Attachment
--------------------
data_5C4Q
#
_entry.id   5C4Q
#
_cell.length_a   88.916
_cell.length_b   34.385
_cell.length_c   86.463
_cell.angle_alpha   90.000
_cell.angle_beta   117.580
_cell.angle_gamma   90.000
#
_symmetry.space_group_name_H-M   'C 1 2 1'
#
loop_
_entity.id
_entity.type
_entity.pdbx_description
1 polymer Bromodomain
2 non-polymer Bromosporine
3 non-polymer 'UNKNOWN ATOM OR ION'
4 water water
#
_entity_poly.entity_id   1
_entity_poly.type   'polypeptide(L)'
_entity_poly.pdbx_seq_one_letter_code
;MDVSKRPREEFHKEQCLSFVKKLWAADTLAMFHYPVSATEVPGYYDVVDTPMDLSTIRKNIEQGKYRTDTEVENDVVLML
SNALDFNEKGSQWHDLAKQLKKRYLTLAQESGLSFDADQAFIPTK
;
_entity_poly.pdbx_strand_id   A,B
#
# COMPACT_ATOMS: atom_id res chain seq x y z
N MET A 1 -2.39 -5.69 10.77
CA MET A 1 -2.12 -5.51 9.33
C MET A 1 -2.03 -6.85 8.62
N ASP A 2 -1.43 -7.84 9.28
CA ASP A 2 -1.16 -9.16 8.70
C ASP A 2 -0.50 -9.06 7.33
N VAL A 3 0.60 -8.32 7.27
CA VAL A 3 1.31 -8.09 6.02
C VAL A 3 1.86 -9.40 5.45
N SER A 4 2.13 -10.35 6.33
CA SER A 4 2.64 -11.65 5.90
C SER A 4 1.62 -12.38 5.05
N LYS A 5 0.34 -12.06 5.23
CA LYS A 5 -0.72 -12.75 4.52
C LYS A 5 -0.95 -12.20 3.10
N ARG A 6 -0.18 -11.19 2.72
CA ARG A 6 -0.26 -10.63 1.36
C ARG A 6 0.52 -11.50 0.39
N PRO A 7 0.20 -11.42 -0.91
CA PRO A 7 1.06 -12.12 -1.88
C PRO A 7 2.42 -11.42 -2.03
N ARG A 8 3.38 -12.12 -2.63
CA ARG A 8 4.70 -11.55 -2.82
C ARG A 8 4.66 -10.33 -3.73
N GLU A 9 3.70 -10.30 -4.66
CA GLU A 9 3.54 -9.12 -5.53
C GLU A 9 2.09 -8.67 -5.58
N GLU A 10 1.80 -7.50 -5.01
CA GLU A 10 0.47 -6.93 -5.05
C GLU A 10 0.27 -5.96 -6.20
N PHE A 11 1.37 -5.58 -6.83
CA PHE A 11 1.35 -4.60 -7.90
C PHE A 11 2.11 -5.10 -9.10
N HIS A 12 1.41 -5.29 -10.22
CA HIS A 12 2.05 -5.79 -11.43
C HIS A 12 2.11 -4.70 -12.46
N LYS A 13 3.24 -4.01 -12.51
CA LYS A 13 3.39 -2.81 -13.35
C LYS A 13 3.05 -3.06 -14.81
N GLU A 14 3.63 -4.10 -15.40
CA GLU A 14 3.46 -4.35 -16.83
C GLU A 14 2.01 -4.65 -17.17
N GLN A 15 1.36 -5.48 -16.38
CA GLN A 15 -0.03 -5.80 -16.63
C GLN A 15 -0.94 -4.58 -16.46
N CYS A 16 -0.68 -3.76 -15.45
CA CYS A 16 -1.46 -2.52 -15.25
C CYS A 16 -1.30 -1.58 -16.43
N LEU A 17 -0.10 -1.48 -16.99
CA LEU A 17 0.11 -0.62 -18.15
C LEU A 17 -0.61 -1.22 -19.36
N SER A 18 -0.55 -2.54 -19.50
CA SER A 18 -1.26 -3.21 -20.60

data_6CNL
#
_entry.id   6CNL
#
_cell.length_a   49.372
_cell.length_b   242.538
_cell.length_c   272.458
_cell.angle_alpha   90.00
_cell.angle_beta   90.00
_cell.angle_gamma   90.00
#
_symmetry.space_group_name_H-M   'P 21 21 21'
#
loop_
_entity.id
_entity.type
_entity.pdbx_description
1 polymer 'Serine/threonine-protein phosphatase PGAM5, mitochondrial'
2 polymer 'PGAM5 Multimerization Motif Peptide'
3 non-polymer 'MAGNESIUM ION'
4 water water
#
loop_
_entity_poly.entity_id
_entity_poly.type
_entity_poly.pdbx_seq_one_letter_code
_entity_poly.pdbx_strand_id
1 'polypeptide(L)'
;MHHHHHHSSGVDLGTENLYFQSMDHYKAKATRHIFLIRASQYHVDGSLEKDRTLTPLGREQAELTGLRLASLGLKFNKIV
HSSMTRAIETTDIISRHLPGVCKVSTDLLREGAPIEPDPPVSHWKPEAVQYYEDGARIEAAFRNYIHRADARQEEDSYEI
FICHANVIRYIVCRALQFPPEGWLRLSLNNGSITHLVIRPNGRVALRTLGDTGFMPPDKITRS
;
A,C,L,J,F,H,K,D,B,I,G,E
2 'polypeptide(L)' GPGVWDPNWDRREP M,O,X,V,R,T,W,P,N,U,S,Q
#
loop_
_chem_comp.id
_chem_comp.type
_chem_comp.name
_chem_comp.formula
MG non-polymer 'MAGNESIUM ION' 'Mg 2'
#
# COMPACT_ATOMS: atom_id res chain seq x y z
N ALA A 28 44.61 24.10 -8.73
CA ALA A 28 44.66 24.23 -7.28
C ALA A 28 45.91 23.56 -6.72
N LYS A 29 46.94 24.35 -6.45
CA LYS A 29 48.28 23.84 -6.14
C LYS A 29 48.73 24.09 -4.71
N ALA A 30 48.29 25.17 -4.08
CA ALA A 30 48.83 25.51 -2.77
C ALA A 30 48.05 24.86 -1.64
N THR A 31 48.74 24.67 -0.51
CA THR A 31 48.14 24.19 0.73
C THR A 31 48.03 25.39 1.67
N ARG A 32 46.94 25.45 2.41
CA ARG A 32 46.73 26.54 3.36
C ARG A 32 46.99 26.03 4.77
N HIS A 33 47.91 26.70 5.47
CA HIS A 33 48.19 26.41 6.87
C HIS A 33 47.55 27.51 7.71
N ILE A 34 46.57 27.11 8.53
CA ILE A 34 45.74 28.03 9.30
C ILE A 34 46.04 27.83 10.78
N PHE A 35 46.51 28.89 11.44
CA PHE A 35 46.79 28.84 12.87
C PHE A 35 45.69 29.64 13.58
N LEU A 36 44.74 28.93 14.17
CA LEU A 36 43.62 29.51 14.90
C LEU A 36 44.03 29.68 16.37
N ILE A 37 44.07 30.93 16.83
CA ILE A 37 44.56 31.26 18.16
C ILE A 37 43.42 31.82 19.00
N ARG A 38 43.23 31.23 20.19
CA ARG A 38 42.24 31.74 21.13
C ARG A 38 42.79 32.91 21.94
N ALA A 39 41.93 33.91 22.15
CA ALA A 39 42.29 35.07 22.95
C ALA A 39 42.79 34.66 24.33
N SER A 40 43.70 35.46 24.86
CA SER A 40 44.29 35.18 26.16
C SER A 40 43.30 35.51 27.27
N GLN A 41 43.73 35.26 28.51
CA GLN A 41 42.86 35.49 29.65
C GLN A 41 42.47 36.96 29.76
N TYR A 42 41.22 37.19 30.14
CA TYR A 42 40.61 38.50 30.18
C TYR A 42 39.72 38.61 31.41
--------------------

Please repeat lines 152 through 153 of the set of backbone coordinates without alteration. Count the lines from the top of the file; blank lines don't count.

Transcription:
N LEU A 36 44.74 28.93 14.17
CA LEU A 36 43.62 29.51 14.90